Wells Fargo Fined for Opening Unauthorized Accounts
One of the reasons financial experts recommend checking your credit report regularly is to make sure that nothing unusual, suspicious or false is on it. Sadly, this advice rings true, as the Consumer Financial Protection Bureau (CFPB) is fining Wells Fargo for doing just this.
Last week, the CFPB imposed its largest penalty ever, assessing a $100 million fine to Wells Fargo for "unlawful sales practices." These practices could be tied to the bank's employee compensation program that included having specific sales targets for selling current bank customers on other Wells Fargo products, including deposit accounts, debit cards, online banking and credit cards.
According to the CFPB's charge, thousands of employees decided that the way they'd meet their sales goals for cross-selling product was to illegally enroll customers for these services or products without telling the customers or getting their consent. This inadvertently made Wells Fargo a leader in the industry for cross-selling products.
This scheme went on for at least five years, as Wells Fargo didn't have any monitoring system in place to make sure the new accounts were legitimate. During this time, Wells Fargo estimates that its employees opened over two million deposit and credit card accounts without customers' knowledge.
"Wells Fargo employees secretly opened unauthorized accounts to hit sales targets and receive bonuses,” said CFPB Director Richard Cordray, in a statement. "Because of the severity of these violations, Wells Fargo is paying the largest penalty the CFPB has ever imposed. Today’s action should serve notice to the entire industry that financial incentive programs, if not monitored carefully, carry serious risks that can have serious legal consequences."
While the majority of these unauthorized accounts were deposit accounts, around 565,000 of them were credit card accounts that Wells Fargo employees opened, not necessarily with the account holder's permission. The accounts weren't all for the same type of card. Some of them had annual fees, finance charges and interest rate charges that were levied unbeknownst to the customer.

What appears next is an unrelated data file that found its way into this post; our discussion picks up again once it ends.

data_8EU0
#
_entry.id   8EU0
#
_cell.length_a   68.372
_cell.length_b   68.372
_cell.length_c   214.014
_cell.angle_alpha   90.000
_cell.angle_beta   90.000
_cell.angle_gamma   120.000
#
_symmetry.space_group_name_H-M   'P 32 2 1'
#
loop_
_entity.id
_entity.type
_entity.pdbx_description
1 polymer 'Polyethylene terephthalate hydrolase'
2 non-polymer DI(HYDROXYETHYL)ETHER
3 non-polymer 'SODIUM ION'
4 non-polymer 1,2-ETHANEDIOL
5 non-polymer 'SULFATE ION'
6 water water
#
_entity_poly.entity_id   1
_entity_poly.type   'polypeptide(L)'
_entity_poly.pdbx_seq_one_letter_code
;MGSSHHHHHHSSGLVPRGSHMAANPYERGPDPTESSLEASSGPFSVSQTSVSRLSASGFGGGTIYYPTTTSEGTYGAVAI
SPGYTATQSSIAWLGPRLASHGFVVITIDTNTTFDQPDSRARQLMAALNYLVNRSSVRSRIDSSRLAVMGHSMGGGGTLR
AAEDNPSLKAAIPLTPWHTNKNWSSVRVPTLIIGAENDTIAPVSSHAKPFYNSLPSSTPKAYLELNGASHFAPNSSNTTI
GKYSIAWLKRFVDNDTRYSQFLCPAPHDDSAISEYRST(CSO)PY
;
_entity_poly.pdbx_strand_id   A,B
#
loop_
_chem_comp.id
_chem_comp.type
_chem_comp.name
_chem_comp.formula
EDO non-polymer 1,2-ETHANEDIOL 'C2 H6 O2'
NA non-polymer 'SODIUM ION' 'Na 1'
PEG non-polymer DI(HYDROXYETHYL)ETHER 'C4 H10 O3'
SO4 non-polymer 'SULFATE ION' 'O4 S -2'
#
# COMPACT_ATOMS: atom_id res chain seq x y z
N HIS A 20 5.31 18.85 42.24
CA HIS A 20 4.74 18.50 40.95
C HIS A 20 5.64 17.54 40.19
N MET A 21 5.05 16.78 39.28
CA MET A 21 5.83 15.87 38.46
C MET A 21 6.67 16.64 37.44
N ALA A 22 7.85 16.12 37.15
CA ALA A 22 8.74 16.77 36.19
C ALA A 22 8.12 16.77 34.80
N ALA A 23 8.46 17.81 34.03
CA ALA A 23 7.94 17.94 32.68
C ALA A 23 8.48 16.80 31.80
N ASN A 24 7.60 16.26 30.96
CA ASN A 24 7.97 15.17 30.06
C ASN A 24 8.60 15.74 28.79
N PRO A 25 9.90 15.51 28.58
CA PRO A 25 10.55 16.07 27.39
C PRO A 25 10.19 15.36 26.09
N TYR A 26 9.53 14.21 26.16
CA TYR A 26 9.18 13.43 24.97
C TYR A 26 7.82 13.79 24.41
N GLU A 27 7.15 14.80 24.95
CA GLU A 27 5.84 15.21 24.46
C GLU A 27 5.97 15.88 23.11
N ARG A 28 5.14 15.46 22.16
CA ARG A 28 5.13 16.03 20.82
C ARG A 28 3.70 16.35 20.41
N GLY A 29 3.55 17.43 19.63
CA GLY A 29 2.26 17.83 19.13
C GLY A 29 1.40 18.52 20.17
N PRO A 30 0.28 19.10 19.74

The CFPB is ordering Wells Fargo to pay back customers in full for any charges and fees that accrued from these accounts, dating back to January 1, 2011. This is estimated to be $2.5 million. Wells Fargo also has to pay a $100 million penalty and hire an independent consultant to review its procedures and ensure its employees are acting ethically and abiding by proper sales practices. On top of that, other government agencies and offices are imposing $85 million in other penalties that the bank must pay.
Wells Fargo has responded by eliminating the product sales goals program that encouraged this behavior. This measure will take effect January 1, 2017. "Our objective has always been and continues to be to meet our customers’ financial needs and drive customer satisfaction," said CEO John Stumpf, in a statement. "We are eliminating product sales goals because we want to make certain our customers have full confidence that our retail bankers are always focused on the best interests of customers."
Although that's Stumpf's line, the Senate Banking Committee will hold a hearing next week to learn more about Wells Fargo's scheme and how to prevent it in the future. Senator Bob Menendez of New Jersey along with other members of the committee requested the hearing.
"The magnitude of this situation warrants thorough and comprehensive review,” the Senators wrote in a letter to Banking Committee Chairman Richard Shelby. "Specifically, the committee should thoroughly examine this issue, including: how it is possible that more than 5,000 employees could bilk customers over the course of five years; the timing, extent, and disposition of customer complaints; whether Wells Fargo’s sales and compensation structure incentivized employees to engage in deceptive and abusive practices; and what additional safeguards may be needed to prevent this type of behavior."
The senators are requesting testimony from Stumpf, Los Angeles County Attorney Mike Feuer, CFPB Director Richard Cordray and Comptroller of the Currency Thomas J. Curry.